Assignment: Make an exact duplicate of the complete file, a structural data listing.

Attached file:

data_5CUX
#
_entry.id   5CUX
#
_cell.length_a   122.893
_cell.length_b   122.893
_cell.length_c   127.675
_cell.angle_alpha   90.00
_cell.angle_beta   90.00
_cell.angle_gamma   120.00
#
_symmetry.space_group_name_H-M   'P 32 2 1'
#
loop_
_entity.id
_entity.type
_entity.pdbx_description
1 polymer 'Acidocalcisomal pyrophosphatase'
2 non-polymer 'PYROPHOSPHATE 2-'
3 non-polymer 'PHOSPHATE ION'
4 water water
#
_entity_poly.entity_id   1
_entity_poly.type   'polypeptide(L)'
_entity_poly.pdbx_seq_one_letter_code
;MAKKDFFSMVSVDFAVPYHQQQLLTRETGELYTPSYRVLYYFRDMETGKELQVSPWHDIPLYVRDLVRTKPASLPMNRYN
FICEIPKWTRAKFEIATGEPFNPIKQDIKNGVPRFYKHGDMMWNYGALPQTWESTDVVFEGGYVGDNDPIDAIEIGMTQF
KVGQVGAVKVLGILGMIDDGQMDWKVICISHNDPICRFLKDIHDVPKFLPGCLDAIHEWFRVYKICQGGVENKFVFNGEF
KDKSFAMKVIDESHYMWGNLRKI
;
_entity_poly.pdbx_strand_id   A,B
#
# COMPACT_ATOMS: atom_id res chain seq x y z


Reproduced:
data_5CUX
#
_entry.id   5CUX
#
_cell.length_a   122.893
_cell.length_b   122.893
_cell.length_c   127.675
_cell.angle_alpha   90.00
_cell.angle_beta   90.00
_cell.angle_gamma   120.00
#
_symmetry.space_group_name_H-M   'P 32 2 1'
#
loop_
_entity.id
_entity.type
_entity.pdbx_description
1 polymer 'Acidocalcisomal pyrophosphatase'
2 non-polymer 'PYROPHOSPHATE 2-'
3 non-polymer 'PHOSPHATE ION'
4 water water
#
_entity_poly.entity_id   1
_entity_poly.type   'polypeptide(L)'
_entity_poly.pdbx_seq_one_letter_code
;MAKKDFFSMVSVDFAVPYHQQQLLTRETGELYTPSYRVLYYFRDMETGKELQVSPWHDIPLYVRDLVRTKPASLPMNRYN
FICEIPKWTRAKFEIATGEPFNPIKQDIKNGVPRFYKHGDMMWNYGALPQTWESTDVVFEGGYVGDNDPIDAIEIGMTQF
KVGQVGAVKVLGILGMIDDGQMDWKVICISHNDPICRFLKDIHDVPKFLPGCLDAIHEWFRVYKICQGGVENKFVFNGEF
KDKSFAMKVIDESHYMWGNLRKI
;
_entity_poly.pdbx_strand_id   A,B
#
# COMPACT_ATOMS: atom_id res chain seq x y z